Kiyohime’s story was also transformed into the noh play Dōjō-ji. It was so wildly popular that another version was written for the Kabuki stage as well.
Kiyohime is a classic depiction of a Hannya, or powerful and vengeful female demon. In the noh plays, the actor portraying her wears a Hannya mask, like the one seen below.
Finally, you can read another (very different) version of her story from Japanese Fairy Tales by Grace James, in my collection of Japanese folklore here!
Kiyohime in Modern Media
- Kiyohime is one of the 12 HiMEs in the anime series My-HiME.
- In the game For Honor, the Aramusha character has a customizable sword gear set named “Kiyohime’s Embrace”.
- She is both a Lancer and Berserker Class Servant in the mobile game Fate/Grand Order.
- Kiyohime is a villain and collectable spirit in the mobile game onmyoji.
- She is a demon in the Megami Tensei video game series.
For Further Reading on Kiyohime
- Firstly, the Story of Kiyohime (in English) from the Konjaku Monogatarishū: Allen, Bruce, and Naoshi Kooriyama. Japanese Tales from Times Past: Stories of Fantasy and Folklore from the Konjaku Monogatari Shu. Tuttle Publishing, 2015.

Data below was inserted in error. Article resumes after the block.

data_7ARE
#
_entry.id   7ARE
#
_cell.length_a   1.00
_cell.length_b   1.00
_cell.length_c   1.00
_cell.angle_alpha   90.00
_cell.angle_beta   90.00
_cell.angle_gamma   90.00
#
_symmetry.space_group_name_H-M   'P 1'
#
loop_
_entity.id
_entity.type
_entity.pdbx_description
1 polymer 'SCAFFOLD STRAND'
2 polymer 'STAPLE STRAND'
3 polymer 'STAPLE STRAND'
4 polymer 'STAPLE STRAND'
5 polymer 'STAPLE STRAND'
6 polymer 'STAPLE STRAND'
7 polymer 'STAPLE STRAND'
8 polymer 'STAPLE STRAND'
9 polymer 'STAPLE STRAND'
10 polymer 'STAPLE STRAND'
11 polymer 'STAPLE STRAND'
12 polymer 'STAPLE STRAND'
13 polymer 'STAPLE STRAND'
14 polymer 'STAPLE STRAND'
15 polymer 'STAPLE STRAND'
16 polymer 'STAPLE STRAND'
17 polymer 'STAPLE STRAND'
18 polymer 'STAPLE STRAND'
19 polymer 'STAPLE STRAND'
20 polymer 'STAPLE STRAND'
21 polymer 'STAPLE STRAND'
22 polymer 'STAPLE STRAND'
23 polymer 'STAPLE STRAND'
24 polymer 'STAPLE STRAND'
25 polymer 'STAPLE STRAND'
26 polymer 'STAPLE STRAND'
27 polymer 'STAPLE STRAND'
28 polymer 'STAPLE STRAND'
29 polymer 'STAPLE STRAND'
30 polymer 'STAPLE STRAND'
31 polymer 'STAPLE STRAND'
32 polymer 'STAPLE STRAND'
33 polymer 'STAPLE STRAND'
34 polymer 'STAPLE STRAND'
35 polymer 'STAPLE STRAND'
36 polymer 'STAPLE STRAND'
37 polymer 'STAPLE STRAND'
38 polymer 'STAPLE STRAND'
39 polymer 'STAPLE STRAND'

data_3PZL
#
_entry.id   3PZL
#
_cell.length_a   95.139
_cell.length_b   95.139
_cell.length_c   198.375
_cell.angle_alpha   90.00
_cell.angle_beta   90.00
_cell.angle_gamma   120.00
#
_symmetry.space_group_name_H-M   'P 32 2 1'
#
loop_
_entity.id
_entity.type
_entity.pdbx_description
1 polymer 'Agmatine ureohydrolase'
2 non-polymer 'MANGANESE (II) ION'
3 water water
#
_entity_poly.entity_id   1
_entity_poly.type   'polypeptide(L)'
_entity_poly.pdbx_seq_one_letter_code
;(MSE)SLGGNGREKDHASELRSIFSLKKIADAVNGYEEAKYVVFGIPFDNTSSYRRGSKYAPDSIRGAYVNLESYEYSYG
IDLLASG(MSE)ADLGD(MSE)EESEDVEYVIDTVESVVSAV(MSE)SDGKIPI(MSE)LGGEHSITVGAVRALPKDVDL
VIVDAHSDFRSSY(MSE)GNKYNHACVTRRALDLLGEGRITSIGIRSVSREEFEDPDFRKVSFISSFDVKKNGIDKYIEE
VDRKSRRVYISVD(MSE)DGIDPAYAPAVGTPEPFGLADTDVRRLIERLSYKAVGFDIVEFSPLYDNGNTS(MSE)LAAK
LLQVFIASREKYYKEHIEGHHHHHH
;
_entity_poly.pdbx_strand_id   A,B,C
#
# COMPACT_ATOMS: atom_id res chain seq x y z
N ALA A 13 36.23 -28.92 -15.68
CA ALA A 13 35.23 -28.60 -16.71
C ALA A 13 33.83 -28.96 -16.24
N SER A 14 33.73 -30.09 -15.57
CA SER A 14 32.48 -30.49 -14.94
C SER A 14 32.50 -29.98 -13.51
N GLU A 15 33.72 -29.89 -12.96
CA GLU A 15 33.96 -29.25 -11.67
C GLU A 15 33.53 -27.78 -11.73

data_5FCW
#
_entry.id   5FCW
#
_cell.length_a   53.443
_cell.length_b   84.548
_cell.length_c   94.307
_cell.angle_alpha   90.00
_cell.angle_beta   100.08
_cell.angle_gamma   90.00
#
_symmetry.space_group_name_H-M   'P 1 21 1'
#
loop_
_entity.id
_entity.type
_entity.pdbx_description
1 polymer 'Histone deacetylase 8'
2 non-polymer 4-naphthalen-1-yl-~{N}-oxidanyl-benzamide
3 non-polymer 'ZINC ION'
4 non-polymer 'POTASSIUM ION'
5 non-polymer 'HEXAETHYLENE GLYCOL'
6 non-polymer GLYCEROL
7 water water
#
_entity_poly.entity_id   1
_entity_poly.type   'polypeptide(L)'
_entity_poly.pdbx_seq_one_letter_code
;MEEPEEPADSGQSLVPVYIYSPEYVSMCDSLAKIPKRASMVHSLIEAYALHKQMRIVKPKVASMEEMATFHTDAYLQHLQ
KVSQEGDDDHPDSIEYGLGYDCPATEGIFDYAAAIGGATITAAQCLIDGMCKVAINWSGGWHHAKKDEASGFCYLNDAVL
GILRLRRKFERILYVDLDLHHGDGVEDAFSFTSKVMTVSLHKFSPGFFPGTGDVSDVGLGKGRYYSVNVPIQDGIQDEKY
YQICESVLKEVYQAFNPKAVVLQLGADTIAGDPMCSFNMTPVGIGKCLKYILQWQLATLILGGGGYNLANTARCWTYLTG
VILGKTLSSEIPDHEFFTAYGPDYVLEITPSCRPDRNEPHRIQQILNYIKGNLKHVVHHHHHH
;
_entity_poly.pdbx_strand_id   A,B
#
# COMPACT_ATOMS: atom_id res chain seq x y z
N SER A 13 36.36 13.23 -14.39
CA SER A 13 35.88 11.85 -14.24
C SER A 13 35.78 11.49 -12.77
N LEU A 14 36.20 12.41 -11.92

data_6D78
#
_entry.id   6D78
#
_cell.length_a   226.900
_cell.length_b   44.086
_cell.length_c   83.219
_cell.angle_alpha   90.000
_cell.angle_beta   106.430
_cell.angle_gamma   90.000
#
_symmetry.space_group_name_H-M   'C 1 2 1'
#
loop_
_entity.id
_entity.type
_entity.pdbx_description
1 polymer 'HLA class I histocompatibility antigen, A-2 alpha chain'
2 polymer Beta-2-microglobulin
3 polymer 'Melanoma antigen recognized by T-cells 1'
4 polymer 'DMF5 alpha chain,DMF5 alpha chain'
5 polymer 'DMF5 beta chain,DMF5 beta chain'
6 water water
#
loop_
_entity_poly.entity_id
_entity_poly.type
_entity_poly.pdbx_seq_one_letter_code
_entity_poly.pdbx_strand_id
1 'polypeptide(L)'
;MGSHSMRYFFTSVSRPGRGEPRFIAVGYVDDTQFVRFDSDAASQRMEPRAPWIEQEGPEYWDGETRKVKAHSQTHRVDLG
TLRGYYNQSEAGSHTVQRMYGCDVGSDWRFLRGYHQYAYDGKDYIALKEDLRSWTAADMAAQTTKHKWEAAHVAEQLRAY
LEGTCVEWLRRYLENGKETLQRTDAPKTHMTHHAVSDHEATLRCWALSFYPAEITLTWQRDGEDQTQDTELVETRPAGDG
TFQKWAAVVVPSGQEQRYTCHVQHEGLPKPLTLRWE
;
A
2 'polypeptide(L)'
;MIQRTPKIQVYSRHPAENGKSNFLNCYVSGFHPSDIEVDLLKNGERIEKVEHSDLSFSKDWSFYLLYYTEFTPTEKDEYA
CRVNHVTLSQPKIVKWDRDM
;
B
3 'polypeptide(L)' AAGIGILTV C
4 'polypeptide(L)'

- Another Version, from the Ugetsu Monogatari: Ueda, Akinari, and Leon M. Zolbrod. Ugetsu Monogatari or Tales of Moonlight and Rain: a Complete English Version of the Eighteenth-Century Japanese Collection of Tales of the Supernatural. Routledge, 2011.
- The Noh Play version of Kiyohime’s story: Keene, Donald. Twenty Plays of the No Theatre. Columbia University Press, 1970.
- In addition, you can read a discussion of the Noh play featuring Kiyohime: Klein, Susan Blakeley. “When the Moon Strikes the Bell: Desire and Enlightenment in the Noh Play Dojoji.” Journal of Japanese Studies, vol. 17, no. 2, 1991, p. 291., doi:10.2307/132744.
- Another version of Kiyohime’s story (online): The Learning of Love (A Japanese Folktale)